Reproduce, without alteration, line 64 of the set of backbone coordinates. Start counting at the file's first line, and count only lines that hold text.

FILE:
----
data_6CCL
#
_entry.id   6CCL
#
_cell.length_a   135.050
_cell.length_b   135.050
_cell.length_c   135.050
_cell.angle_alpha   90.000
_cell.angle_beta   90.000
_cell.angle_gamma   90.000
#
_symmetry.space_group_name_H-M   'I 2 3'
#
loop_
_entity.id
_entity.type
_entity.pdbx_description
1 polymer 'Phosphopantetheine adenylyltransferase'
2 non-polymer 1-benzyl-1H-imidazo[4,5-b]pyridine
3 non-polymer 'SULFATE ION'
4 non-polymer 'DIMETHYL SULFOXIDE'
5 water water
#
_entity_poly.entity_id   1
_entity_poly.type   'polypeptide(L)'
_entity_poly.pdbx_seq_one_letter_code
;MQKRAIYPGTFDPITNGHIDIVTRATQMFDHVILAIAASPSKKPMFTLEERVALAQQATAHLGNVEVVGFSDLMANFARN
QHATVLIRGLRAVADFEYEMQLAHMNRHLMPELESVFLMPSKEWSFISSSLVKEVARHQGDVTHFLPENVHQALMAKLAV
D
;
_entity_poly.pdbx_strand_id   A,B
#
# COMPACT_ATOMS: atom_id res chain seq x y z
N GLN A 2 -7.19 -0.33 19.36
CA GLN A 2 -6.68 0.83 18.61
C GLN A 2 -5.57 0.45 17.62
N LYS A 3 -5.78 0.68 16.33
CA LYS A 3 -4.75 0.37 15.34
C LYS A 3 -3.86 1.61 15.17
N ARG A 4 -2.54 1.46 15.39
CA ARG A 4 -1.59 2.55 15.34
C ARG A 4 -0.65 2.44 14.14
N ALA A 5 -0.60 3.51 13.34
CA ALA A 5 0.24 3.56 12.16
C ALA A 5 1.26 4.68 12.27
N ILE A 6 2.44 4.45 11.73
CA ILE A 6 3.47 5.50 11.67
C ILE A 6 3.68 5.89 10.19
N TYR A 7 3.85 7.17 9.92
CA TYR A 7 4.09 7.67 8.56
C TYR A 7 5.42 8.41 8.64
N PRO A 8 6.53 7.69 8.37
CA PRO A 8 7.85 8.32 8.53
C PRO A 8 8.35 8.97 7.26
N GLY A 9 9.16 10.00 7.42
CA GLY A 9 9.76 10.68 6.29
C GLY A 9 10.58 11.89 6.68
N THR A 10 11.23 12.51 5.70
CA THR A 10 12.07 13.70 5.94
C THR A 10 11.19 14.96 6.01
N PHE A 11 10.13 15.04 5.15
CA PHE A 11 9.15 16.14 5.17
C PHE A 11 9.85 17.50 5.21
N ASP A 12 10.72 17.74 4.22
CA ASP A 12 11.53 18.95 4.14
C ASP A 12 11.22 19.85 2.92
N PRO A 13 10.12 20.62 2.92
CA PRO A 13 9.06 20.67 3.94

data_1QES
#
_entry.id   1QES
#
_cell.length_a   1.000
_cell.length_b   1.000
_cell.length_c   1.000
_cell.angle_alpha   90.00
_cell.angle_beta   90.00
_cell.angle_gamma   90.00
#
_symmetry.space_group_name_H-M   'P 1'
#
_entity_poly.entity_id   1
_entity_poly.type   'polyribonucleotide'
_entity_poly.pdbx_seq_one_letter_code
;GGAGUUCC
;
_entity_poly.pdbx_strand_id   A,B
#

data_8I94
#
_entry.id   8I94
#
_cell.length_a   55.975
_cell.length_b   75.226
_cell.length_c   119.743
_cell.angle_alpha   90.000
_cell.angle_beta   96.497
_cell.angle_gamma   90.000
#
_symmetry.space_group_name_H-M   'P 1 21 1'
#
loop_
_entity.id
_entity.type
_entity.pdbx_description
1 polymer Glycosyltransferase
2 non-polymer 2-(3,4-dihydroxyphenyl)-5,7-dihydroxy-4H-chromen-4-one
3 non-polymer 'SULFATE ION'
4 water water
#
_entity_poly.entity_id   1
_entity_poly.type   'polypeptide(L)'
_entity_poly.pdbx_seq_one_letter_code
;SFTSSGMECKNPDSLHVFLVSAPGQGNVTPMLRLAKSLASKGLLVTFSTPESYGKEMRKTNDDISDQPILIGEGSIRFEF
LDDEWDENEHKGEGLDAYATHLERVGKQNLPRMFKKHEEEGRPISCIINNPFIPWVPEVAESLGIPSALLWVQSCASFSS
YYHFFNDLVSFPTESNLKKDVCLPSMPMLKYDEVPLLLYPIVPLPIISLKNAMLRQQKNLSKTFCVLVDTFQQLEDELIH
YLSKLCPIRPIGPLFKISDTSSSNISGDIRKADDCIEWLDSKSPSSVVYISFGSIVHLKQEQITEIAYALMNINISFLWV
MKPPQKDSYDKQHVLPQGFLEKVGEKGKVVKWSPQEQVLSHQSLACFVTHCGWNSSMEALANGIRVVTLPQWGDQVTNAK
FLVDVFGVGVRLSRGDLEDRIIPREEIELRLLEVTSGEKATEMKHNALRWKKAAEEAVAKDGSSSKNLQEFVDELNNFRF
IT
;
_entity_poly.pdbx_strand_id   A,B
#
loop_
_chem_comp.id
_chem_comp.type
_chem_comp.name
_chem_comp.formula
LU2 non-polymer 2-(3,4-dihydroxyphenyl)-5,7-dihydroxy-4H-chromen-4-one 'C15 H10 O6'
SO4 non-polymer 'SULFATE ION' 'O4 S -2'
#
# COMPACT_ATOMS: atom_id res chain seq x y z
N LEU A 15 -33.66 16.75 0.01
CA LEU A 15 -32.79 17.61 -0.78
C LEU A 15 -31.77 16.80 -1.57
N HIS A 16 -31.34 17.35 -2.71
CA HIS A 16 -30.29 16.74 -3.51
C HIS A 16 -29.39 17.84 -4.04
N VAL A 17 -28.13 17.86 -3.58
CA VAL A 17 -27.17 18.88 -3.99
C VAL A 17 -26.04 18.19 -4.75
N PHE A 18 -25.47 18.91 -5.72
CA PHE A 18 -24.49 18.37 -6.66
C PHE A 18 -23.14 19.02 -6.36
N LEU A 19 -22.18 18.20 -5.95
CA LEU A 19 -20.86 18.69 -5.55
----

N ASP A 12 10.72 17.74 4.22